The Power of a Professional Customer Service – Klout knows how to manage it!

For a rare combination of events I decided to set up an Klout account on an device powered by Android exactly when Twitter experienced its servers problems. I till do not understand what exactly happened and what kind of mistake I made but, in less than 36 hours, my Klout score dropped down from 52 to 21.
A disaster that was mitigated by the fact that I am not actually running a company based on social media and my Klout attractiveness so I was not burning money every minute I was down-scored.
When I realized that I was in the middle of a big problem I tried to reconnect to my Klout account from other device but the situation didn’t change so I opted to send an email to Klout’s customer service to ask their help.
The person that answered to me was Melanie and I  am impressed by her professionalism. As I have always read in manuals but never directly experienced before my Klout problem, Melanie did everything that a perfect customer service should do:
1 – her behavior was always informal but very professional
2 – I always had the sensation that the person who was in charge to help me was really trying to solve my problem in a active way
3 – I always had the sensation that Melanie was a real person and that she was an expert
4 – she solved the problem

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She was so smart in the interaction with me that I had no possibility to panic in any moment. I knew that I was in trouble but Melanie managed the problem in a so incisive way that I never doubted to have my problem solved.
She involved me in what she was doing to solve the matter asking if I agreed (and if I authorized) with the changes she was making on my account’s settings and after a couple of days of exchanges emails, my Klout score was back at 52.
What I learned from this misadventure was the power of a professional Customer Service. I have a free account at Klout and the level of its Customer Service is so incisive that I will really consider to subscribe a paid account with them as soon as the account I have with one of its competitors will expire.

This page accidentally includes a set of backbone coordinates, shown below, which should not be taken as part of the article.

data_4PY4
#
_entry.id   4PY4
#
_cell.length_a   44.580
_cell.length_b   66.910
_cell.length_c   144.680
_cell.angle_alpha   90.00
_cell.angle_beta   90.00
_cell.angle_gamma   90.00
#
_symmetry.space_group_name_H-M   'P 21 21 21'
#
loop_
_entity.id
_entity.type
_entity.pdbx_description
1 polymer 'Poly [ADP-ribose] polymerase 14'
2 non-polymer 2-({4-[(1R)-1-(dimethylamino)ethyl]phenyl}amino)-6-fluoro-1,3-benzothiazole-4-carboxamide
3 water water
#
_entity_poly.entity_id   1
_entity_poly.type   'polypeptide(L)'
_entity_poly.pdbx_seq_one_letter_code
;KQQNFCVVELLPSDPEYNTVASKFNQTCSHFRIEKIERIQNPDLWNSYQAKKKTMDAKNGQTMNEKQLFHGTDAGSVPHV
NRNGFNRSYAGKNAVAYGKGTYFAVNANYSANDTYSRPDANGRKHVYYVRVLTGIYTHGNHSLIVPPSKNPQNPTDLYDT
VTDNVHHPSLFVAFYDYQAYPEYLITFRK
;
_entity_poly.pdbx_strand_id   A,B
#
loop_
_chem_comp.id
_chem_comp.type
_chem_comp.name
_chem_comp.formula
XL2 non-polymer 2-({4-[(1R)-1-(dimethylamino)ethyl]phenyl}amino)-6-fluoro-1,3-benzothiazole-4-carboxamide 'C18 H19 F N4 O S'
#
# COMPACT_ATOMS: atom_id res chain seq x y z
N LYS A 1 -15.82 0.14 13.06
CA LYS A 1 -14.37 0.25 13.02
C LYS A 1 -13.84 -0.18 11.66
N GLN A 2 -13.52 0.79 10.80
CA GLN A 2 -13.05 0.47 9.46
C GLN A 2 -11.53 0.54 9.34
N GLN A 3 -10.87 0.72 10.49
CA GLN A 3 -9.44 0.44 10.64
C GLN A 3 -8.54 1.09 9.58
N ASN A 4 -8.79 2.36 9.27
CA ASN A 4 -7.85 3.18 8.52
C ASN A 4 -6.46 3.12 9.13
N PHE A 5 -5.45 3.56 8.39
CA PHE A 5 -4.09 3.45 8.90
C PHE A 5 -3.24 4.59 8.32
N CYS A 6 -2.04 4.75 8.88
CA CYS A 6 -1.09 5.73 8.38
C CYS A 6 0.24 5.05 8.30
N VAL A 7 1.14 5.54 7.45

Good Service makes the difference Chalk Illustration

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Configure OpenDNS on your Ubuntu Computer through DDclient in just 6 steps – Tutorial

1 – Why should I change DNS? 
You “use” them in any moment, every time you are in front of a computer but usually you don’t consider to directly manage or change them because you think that it is not worthy to do anything with them. 
On the contrary, you know that many different online companies offer dedicated DNS addresses you can use to substitute the default DNS addresses provided by your ISP.
So, at this point, your main question is “Why should I change DNS on my route or my computer”?
For example, for one or more of these different reasons:
– to have a chance of a possible increasing of speed and reliability when you surf Internet; 
– if you want to delegate to a third “professional” part some security tasks (e.g. third party security filtering to protect yourself against phishing or viruses);
acces websites that are normally geoblocked by commercial policies/agreements or censorship imposed by Governments;
parental monitoring if you prefer to have a rough idea of what websites your children visit or if you whant to filter some specific contenents.
2 – Choose a reliable DNS provider
If you decide that you want to try a different DNS provider you need to choose a reliable one. A quick search on Internet will help you to find the most appropriate DNS Provider for your needs.
In this specific case we are examining how to configure the DNS from so, if you want to test it, you have to sign up for a free account on or simply copy the DNS addresses you find in the bottom right of their homepage or sign up for a free account. In the last case, you have the possibility of monitoring your traffic in a professional statistical way and probably you will satisfy one or more of the reasons that may explain your choice to use different DNS. 
3 – Install DNS from OpenDNS on your router
If you want to use OpenDNS on your LAN you have to configure the router through the its configuration interface. The way you can do this varies from one router to another but in all the popular models you will easily find a specific sub-menu where you could activate the “use predefined DNS” option compiling the two addresses provided by OpenDNS.
In this way all your LAN traffic will be pipelined through OpenDNS and you will not need to singularly configure each computer you have.

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4 – Install DNS from OpenDNS on your Linux computer